Interdisciplinary Journal of Research on ReligionInstitute for Studies of Relgion
IJRR :: 2007 Volume 3 :: Article 3
2007 Volume 3, Article 3
Religion, Intact Families, and the Achievement Gap

Author: William H. Jeynes (California State University at Long Beach)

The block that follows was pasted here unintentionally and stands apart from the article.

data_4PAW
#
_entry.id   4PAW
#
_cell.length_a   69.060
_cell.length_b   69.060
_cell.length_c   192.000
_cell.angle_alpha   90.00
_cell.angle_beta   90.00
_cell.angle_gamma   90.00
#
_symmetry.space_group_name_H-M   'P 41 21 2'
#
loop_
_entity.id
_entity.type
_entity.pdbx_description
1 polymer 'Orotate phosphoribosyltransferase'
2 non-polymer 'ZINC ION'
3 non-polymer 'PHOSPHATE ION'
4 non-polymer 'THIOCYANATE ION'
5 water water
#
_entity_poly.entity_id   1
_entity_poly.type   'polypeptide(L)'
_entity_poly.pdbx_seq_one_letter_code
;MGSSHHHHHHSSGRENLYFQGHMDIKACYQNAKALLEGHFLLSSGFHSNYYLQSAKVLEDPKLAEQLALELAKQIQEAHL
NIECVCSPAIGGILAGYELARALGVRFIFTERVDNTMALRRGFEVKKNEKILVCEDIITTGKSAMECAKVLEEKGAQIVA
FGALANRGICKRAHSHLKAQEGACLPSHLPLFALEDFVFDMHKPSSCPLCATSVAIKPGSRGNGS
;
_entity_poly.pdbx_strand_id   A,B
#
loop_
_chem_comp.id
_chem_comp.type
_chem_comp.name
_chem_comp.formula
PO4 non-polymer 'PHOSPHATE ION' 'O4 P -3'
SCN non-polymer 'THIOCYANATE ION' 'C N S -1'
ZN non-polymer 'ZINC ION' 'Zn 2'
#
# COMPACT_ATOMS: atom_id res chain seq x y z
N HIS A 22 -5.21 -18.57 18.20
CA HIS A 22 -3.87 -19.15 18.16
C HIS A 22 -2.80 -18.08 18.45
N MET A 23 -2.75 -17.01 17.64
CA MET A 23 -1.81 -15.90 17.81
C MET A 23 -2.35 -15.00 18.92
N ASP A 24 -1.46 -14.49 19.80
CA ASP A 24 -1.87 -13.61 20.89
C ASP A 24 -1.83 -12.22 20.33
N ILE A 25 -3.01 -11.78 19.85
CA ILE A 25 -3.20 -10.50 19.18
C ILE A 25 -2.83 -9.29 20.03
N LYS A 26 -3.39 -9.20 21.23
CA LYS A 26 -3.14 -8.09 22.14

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Using analyses of the National Education Longitudinal Study (NELS) and meta-analysis, I present data that indicate that in religious, mostly Christian, schools, the achievement gap between white and minority students, as well as between children of high- and low-socioeconomic status, is considerably smaller than in public schools. I then undertake statistical analyses to indicate why this is the case, including examining school culture, the encouragement of religious commitment, and an emphasis on the family. One of the most notable findings that emerges from this study is that using the NELS dataset, when African American and Latino children who are religious and come from intact families are compared with white students, the achievement gap disappears. Other findings indicate that religious schools have more racial harmony, fewer drug problems, and a more demanding curriculum than do public schools, features that probably help to explain the smaller achievement gap.

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